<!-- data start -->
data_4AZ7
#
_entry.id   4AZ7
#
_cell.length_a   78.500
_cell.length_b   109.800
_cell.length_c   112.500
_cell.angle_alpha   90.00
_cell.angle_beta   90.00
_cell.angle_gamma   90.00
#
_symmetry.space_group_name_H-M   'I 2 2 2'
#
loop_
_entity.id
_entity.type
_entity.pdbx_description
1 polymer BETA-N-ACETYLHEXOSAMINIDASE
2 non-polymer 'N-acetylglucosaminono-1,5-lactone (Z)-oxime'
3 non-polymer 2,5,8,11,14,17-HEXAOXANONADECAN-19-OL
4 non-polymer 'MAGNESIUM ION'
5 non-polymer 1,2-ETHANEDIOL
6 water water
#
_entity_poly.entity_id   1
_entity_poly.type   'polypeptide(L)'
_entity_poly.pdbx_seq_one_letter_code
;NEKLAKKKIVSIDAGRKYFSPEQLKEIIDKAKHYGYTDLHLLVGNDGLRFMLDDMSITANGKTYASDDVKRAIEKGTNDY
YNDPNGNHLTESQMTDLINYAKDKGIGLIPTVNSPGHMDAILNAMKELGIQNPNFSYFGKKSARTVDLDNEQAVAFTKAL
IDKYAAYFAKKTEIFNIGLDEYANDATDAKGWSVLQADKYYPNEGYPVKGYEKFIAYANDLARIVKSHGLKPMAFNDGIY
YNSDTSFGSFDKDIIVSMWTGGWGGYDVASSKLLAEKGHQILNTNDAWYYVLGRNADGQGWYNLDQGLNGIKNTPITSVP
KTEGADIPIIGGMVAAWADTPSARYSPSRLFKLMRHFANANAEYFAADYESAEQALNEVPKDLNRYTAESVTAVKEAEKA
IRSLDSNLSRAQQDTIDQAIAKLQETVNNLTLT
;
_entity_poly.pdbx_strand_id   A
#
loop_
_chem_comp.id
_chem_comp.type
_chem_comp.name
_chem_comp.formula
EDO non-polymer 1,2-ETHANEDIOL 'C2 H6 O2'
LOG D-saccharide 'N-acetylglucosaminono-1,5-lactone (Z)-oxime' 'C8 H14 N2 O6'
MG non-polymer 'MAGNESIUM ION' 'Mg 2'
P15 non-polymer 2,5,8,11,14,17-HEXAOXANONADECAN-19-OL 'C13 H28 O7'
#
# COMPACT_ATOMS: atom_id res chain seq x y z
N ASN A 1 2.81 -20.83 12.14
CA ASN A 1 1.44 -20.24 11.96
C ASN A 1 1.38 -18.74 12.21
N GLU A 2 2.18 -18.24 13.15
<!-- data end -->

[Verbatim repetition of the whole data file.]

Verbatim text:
data_4AZ7
#
_entry.id   4AZ7
#
_cell.length_a   78.500
_cell.length_b   109.800
_cell.length_c   112.500
_cell.angle_alpha   90.00
_cell.angle_beta   90.00
_cell.angle_gamma   90.00
#
_symmetry.space_group_name_H-M   'I 2 2 2'
#
loop_
_entity.id
_entity.type
_entity.pdbx_description
1 polymer BETA-N-ACETYLHEXOSAMINIDASE
2 non-polymer 'N-acetylglucosaminono-1,5-lactone (Z)-oxime'
3 non-polymer 2,5,8,11,14,17-HEXAOXANONADECAN-19-OL
4 non-polymer 'MAGNESIUM ION'
5 non-polymer 1,2-ETHANEDIOL
6 water water
#
_entity_poly.entity_id   1
_entity_poly.type   'polypeptide(L)'
_entity_poly.pdbx_seq_one_letter_code
;NEKLAKKKIVSIDAGRKYFSPEQLKEIIDKAKHYGYTDLHLLVGNDGLRFMLDDMSITANGKTYASDDVKRAIEKGTNDY
YNDPNGNHLTESQMTDLINYAKDKGIGLIPTVNSPGHMDAILNAMKELGIQNPNFSYFGKKSARTVDLDNEQAVAFTKAL
IDKYAAYFAKKTEIFNIGLDEYANDATDAKGWSVLQADKYYPNEGYPVKGYEKFIAYANDLARIVKSHGLKPMAFNDGIY
YNSDTSFGSFDKDIIVSMWTGGWGGYDVASSKLLAEKGHQILNTNDAWYYVLGRNADGQGWYNLDQGLNGIKNTPITSVP
KTEGADIPIIGGMVAAWADTPSARYSPSRLFKLMRHFANANAEYFAADYESAEQALNEVPKDLNRYTAESVTAVKEAEKA
IRSLDSNLSRAQQDTIDQAIAKLQETVNNLTLT
;
_entity_poly.pdbx_strand_id   A
#
loop_
_chem_comp.id
_chem_comp.type
_chem_comp.name
_chem_comp.formula
EDO non-polymer 1,2-ETHANEDIOL 'C2 H6 O2'
LOG D-saccharide 'N-acetylglucosaminono-1,5-lactone (Z)-oxime' 'C8 H14 N2 O6'
MG non-polymer 'MAGNESIUM ION' 'Mg 2'
P15 non-polymer 2,5,8,11,14,17-HEXAOXANONADECAN-19-OL 'C13 H28 O7'
#
# COMPACT_ATOMS: atom_id res chain seq x y z
N ASN A 1 2.81 -20.83 12.14
CA ASN A 1 1.44 -20.24 11.96
C ASN A 1 1.38 -18.74 12.21
N GLU A 2 2.18 -18.24 13.15